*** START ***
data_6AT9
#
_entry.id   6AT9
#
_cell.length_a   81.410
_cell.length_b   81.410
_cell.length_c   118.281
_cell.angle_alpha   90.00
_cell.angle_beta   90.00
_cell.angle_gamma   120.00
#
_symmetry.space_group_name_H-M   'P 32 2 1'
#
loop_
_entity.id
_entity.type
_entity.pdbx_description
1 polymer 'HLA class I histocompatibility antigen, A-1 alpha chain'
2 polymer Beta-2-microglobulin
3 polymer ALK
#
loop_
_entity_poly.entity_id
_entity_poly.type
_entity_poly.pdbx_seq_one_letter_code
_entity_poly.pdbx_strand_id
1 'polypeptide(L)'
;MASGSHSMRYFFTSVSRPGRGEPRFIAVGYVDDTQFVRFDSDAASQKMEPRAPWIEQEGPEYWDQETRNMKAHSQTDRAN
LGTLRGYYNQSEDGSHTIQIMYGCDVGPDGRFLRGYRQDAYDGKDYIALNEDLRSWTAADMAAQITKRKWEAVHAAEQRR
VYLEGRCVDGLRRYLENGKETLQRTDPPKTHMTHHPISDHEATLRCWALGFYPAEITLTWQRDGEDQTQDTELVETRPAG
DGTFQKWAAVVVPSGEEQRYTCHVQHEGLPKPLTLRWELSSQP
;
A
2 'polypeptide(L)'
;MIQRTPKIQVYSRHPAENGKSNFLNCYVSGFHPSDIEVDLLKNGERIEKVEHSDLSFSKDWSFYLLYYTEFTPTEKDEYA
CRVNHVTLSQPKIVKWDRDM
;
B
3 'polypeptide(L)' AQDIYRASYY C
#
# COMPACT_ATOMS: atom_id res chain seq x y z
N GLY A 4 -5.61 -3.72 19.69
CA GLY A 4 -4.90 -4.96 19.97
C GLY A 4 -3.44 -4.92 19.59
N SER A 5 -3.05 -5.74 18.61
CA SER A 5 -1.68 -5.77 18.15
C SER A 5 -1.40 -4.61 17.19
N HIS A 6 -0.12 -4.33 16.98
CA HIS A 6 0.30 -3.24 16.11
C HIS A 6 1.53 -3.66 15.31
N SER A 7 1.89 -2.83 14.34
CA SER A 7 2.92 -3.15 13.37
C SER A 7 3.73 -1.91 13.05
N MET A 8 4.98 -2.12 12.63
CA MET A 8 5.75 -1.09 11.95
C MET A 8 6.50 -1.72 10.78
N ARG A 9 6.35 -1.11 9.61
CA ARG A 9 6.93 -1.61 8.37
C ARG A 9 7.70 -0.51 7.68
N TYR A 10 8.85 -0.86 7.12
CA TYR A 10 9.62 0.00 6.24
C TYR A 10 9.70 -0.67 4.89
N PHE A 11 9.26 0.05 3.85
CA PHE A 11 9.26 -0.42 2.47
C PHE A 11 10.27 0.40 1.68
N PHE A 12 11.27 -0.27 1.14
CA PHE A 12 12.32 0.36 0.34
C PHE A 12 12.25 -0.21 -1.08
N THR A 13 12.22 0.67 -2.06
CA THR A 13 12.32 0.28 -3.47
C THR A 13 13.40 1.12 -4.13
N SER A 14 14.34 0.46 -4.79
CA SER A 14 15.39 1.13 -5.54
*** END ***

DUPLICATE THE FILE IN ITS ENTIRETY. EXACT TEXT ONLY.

data_6AT9
#
_entry.id   6AT9
#
_cell.length_a   81.410
_cell.length_b   81.410
_cell.length_c   118.281
_cell.angle_alpha   90.00
_cell.angle_beta   90.00
_cell.angle_gamma   120.00
#
_symmetry.space_group_name_H-M   'P 32 2 1'
#
loop_
_entity.id
_entity.type
_entity.pdbx_description
1 polymer 'HLA class I histocompatibility antigen, A-1 alpha chain'
2 polymer Beta-2-microglobulin
3 polymer ALK
#
loop_
_entity_poly.entity_id
_entity_poly.type
_entity_poly.pdbx_seq_one_letter_code
_entity_poly.pdbx_strand_id
1 'polypeptide(L)'
;MASGSHSMRYFFTSVSRPGRGEPRFIAVGYVDDTQFVRFDSDAASQKMEPRAPWIEQEGPEYWDQETRNMKAHSQTDRAN
LGTLRGYYNQSEDGSHTIQIMYGCDVGPDGRFLRGYRQDAYDGKDYIALNEDLRSWTAADMAAQITKRKWEAVHAAEQRR
VYLEGRCVDGLRRYLENGKETLQRTDPPKTHMTHHPISDHEATLRCWALGFYPAEITLTWQRDGEDQTQDTELVETRPAG
DGTFQKWAAVVVPSGEEQRYTCHVQHEGLPKPLTLRWELSSQP
;
A
2 'polypeptide(L)'
;MIQRTPKIQVYSRHPAENGKSNFLNCYVSGFHPSDIEVDLLKNGERIEKVEHSDLSFSKDWSFYLLYYTEFTPTEKDEYA
CRVNHVTLSQPKIVKWDRDM
;
B
3 'polypeptide(L)' AQDIYRASYY C
#
# COMPACT_ATOMS: atom_id res chain seq x y z
N GLY A 4 -5.61 -3.72 19.69
CA GLY A 4 -4.90 -4.96 19.97
C GLY A 4 -3.44 -4.92 19.59
N SER A 5 -3.05 -5.74 18.61
CA SER A 5 -1.68 -5.77 18.15
C SER A 5 -1.40 -4.61 17.19
N HIS A 6 -0.12 -4.33 16.98
CA HIS A 6 0.30 -3.24 16.11
C HIS A 6 1.53 -3.66 15.31
N SER A 7 1.89 -2.83 14.34
CA SER A 7 2.92 -3.15 13.37
C SER A 7 3.73 -1.91 13.05
N MET A 8 4.98 -2.12 12.63
CA MET A 8 5.75 -1.09 11.95
C MET A 8 6.50 -1.72 10.78
N ARG A 9 6.35 -1.11 9.61
CA ARG A 9 6.93 -1.61 8.37
C ARG A 9 7.70 -0.51 7.68
N TYR A 10 8.85 -0.86 7.12
CA TYR A 10 9.62 0.00 6.24
C TYR A 10 9.70 -0.67 4.89
N PHE A 11 9.26 0.05 3.85
CA PHE A 11 9.26 -0.42 2.47
C PHE A 11 10.27 0.40 1.68
N PHE A 12 11.27 -0.27 1.14
CA PHE A 12 12.32 0.36 0.34
C PHE A 12 12.25 -0.21 -1.08
N THR A 13 12.22 0.67 -2.06
CA THR A 13 12.32 0.28 -3.47
C THR A 13 13.40 1.12 -4.13
N SER A 14 14.34 0.46 -4.79
CA SER A 14 15.39 1.13 -5.54